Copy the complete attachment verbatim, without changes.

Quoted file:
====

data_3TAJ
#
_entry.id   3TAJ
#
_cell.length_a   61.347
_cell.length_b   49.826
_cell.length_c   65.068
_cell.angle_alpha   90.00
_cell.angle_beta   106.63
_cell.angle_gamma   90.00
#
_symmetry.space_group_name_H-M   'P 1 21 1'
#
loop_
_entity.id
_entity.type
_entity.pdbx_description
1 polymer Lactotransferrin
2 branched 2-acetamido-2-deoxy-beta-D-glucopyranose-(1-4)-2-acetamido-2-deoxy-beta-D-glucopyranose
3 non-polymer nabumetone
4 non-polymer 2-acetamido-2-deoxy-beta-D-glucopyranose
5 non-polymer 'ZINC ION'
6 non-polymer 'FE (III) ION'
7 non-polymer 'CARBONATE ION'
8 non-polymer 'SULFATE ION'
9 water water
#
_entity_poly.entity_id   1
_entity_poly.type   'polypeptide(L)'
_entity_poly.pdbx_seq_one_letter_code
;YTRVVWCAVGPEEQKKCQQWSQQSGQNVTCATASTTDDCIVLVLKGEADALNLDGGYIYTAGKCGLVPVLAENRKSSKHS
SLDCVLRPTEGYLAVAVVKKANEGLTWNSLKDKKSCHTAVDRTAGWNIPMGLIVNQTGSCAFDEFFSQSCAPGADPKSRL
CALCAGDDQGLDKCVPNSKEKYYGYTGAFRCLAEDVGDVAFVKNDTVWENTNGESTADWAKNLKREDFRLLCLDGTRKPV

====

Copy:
data_3TAJ
#
_entry.id   3TAJ
#
_cell.length_a   61.347
_cell.length_b   49.826
_cell.length_c   65.068
_cell.angle_alpha   90.00
_cell.angle_beta   106.63
_cell.angle_gamma   90.00
#
_symmetry.space_group_name_H-M   'P 1 21 1'
#
loop_
_entity.id
_entity.type
_entity.pdbx_description
1 polymer Lactotransferrin
2 branched 2-acetamido-2-deoxy-beta-D-glucopyranose-(1-4)-2-acetamido-2-deoxy-beta-D-glucopyranose
3 non-polymer nabumetone
4 non-polymer 2-acetamido-2-deoxy-beta-D-glucopyranose
5 non-polymer 'ZINC ION'
6 non-polymer 'FE (III) ION'
7 non-polymer 'CARBONATE ION'
8 non-polymer 'SULFATE ION'
9 water water
#
_entity_poly.entity_id   1
_entity_poly.type   'polypeptide(L)'
_entity_poly.pdbx_seq_one_letter_code
;YTRVVWCAVGPEEQKKCQQWSQQSGQNVTCATASTTDDCIVLVLKGEADALNLDGGYIYTAGKCGLVPVLAENRKSSKHS
SLDCVLRPTEGYLAVAVVKKANEGLTWNSLKDKKSCHTAVDRTAGWNIPMGLIVNQTGSCAFDEFFSQSCAPGADPKSRL
CALCAGDDQGLDKCVPNSKEKYYGYTGAFRCLAEDVGDVAFVKNDTVWENTNGESTADWAKNLKREDFRLLCLDGTRKPV